News & Politics
"In a subtle way, you can shake the world."
― Mohandas Ghandi
― Mohandas Ghandi
Confusion Over the Emergency Alerts; What’s Happening?
Jocelyn Sung ‘18
Remember the mass panic that ensued when a false emergency alert notification warning people about an “incoming ballistic missile” was received by thousands of Hawaiians in January? You might have seen a few of the jarring videos over social media. There were people with tears welling up in their eyes as they wished their loved ones well, no matter what happened to them. There were adults helping kids no older than ten into sewage drains, hoping that doing so would protect them from a threat—unbeknownst to them at the time—that never existed.
This false alarm was later said to be the result of a human error. Over Twitter, Hawaii’s governor, David Ige, tweeted that he was meeting with “top officials of the State Department of Defense and the Hawaii Emergency Management Agency… to prevent it from happening again.”
While there haven’t been any more false alarms from Hawaii, people became a bit concerned on Tuesday after they heard that there was a tsunami alert.
This information wasn’t spread through the Wireless Emergency Alert like the Hawaii ballistic missile warning was; the National Weather Service claims that the message was only a test, “intended only to go to state warning points and certain other government agencies.” News and weather services noticed the test message, and they posted it to both their apps and social media.
People thought that this was a serious message and began calling the Massachusetts Emergency Management Agency (MEMA), asking if there was a tsunami warning. The National Weather Service and other news channels began telling their followers over social media that this alert was simply a test message, and that there was never a tsunami threat for New England.
Some are wondering if this confusion is somehow related to the Hawaii missile alert, considering that the two events aren’t too far apart in time. Either way, it’s always better to be safer than sorry. If an immediate threat is posed to your safety, don’t think twice; seek immediate shelter.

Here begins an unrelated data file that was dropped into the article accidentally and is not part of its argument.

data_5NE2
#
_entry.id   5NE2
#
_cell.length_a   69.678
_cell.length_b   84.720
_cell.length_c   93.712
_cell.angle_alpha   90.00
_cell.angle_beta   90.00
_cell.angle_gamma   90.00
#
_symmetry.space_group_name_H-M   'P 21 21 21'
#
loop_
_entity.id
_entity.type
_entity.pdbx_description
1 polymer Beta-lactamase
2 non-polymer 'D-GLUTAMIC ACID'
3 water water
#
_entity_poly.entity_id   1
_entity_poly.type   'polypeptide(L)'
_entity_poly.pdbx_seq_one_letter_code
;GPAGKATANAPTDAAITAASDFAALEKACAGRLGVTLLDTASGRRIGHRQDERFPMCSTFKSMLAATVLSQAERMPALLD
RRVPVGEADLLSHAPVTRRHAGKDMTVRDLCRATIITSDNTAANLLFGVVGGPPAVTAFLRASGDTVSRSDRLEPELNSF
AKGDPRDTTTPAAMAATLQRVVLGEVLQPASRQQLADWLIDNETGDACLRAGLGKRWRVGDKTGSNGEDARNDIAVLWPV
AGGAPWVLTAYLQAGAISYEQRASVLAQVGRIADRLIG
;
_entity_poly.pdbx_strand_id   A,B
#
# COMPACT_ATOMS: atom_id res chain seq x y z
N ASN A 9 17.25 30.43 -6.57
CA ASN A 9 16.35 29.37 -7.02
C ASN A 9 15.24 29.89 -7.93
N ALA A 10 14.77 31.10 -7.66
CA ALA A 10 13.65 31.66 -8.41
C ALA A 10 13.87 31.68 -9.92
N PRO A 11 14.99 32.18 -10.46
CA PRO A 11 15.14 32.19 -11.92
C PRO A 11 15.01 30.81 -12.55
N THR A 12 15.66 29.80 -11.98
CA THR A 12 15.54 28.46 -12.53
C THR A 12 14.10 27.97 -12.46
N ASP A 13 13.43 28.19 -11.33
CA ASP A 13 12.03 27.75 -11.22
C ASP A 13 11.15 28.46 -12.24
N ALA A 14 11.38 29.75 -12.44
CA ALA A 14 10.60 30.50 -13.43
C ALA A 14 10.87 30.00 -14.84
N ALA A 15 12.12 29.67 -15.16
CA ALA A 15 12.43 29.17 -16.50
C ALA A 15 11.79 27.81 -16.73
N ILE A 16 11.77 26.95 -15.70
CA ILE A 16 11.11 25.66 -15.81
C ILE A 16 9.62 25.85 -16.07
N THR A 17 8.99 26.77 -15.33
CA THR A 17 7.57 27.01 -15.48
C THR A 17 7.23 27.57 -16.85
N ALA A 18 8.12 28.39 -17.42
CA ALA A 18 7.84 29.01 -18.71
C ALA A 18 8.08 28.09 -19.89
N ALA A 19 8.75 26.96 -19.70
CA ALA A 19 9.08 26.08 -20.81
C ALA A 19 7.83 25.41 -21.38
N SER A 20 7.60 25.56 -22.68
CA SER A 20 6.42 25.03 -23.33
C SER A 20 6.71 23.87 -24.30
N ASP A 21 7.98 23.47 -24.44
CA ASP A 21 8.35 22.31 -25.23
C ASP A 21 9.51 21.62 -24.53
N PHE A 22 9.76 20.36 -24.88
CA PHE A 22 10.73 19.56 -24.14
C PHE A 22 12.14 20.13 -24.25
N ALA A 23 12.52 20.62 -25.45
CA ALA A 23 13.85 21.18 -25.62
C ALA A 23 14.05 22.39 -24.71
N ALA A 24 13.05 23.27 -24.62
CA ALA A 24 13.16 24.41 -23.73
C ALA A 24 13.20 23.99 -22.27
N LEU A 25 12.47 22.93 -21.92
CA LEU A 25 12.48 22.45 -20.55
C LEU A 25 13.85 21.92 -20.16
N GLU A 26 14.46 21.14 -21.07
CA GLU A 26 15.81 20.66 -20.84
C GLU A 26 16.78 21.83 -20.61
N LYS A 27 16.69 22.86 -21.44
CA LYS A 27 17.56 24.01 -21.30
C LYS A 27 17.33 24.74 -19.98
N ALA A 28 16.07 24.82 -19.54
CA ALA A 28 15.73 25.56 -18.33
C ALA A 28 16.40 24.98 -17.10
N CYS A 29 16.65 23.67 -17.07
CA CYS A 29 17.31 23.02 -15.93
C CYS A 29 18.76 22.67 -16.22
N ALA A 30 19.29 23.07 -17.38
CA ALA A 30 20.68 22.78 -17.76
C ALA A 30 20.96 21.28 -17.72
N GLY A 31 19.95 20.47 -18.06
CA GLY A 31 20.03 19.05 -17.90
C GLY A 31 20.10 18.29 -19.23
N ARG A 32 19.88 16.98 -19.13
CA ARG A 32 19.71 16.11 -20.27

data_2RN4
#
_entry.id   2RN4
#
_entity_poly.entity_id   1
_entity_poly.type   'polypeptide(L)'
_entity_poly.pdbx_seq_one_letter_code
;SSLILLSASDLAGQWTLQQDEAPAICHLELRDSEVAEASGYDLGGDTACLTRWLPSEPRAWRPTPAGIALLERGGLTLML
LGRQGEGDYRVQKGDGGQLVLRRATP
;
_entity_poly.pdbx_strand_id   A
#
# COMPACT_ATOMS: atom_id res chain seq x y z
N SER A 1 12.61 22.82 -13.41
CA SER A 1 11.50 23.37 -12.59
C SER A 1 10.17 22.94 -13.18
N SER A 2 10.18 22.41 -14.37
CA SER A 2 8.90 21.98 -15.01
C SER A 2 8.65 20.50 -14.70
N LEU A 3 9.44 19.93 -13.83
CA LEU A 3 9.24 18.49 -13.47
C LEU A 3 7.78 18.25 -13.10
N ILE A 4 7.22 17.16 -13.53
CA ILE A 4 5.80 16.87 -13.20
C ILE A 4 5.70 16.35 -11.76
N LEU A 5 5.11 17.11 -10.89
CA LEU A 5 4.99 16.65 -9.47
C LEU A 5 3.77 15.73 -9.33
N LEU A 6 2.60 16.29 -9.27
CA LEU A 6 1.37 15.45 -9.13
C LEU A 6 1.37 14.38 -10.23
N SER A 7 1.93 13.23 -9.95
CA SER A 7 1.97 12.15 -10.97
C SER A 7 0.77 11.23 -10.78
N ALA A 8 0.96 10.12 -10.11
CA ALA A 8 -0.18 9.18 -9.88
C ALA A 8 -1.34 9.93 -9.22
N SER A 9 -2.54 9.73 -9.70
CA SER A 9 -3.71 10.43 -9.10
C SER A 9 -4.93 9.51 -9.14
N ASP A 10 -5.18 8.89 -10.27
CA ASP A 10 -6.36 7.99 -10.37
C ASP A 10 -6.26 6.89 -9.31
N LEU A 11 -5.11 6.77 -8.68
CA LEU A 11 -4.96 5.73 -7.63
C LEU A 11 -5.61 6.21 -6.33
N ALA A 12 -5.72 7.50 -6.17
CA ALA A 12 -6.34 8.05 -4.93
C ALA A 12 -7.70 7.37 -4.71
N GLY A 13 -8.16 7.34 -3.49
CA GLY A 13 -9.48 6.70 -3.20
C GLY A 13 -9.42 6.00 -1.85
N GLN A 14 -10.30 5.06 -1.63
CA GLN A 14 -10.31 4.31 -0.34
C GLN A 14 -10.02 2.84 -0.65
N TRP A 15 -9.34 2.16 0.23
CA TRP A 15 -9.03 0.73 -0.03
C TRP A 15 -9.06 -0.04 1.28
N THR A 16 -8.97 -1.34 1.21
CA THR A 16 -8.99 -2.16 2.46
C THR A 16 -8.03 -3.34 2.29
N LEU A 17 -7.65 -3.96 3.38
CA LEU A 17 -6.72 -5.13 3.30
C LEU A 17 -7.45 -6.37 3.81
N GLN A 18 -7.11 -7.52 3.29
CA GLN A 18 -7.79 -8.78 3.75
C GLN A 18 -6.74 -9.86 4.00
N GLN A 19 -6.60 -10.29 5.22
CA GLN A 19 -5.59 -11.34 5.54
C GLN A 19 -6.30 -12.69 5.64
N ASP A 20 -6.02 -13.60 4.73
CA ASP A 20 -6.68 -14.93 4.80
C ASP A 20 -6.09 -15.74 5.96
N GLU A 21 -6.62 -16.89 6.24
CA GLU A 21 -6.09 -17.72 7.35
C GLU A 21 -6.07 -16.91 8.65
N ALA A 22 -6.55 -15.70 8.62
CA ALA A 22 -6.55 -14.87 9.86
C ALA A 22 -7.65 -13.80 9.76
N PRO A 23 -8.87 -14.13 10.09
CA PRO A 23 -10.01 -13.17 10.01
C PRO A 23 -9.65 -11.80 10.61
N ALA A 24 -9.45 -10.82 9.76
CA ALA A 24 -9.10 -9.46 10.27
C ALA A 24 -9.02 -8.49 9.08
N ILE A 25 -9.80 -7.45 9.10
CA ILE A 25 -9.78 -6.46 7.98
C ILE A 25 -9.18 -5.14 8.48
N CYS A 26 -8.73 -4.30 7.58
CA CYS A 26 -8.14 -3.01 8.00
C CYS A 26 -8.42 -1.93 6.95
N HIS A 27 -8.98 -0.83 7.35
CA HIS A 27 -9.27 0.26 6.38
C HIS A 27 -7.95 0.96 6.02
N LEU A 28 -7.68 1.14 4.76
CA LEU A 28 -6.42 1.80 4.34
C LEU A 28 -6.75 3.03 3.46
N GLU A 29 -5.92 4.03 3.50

Taiwan's Current Earthquake
Christina Maldonado '19
A powerful earthquake hit the east coast of Hualien Taiwan with a magnitude of 6.4 quake. This happened at 11:50 p.m. Tuesday. The earthquake was centered 14 miles northeast of the coastal city of Hualien. All of Taiwan could feel the shaking, but the most disastrous place that was Hualien, because there were walls collapsing and it left buildings at an “alarming” position.
Officials reported 62 people missing and 9 deaths. Most of the missing people were believed to be trapper in the 12 story Yun Men Tsui Ti Building. There had been an estimated amount of 196 people rescued from that building.
Hualien residents are used to earthquakes, but despite that, the region is well known for its beauty.
The people I interviewed did not experience a high magnitude earthquake, but I found their stories interesting and exciting. Everyone who has not experienced an earthquake probably could picture what the scene looks like, but I think these interviews will give a better picture of what it is. I interviewed Jocelyn Sung about her experience.
Maldonado: At what age did you experience the earthquake and where did it take place?
Sung: The most recent one I can remember happened when I was about twelve or thirteen in Menifee, California.
Maldonado: Could you describe the earthquake and tell whether it was intense or not?
Sung: A few people I've met think living in California is experiencing intense earthquakes more often than not, but I've actually slept through a majority of them because they're so tiny. (They happen at night more, or at least that's what I've experienced). This one was a bit stronger than others, which is why I woke up. I could see the picture frames trembling on the walls.
Maldonado: Do you recall the first thing you did and why you did so?
Sung: In all honesty, I was still trying to wake up. I remember sitting there and telling myself that it would probably be smart to crawl under the table, since that's what my teachers always reminded us to do in case of an earthquake. Before I could shake off the sleep enough to do so, it already ended
Maldonado: Have you encountered earthquakes before or after that one you've mentioned?
Sung: Yeah. I know I’ve experienced other earthquakes that I just slept through, but they all blend into each other after a while. Luckily, I haven’t had the misfortune to find myself in one of a large enough magnitude to cause some serious damage.
I also interviewed Zyla Layugan about her first time experiencing an earthquake.
Maldonado: At what age did you experience your first earthquake and where you aware of it?
Layugan: I experienced an earthquake when I was ten years old and living in the Philippines. I was aware that a volcano was erupting near, but I did not think that t would reach where I lived, because it was far.
Maldonado: Could you describe your reaction to the earthquake?
Layugan: I was astonished. My brother and I had to run to my mom, but I wasn’t scared.
Maldonado: Did you experience any more earthquakes after, and if so, was your reaction the same ?
Layugan: I have not experienced more than that one
Maldonado: How intense was the earthquake?
Layugan: It was not intense. However, the glasses in the cabinet was shaking and we could hear them moving.
The interviews were interesting, because I did not know these people had experienced an earthquake. If you know someone with an earthquake story, then you should ask about their experience.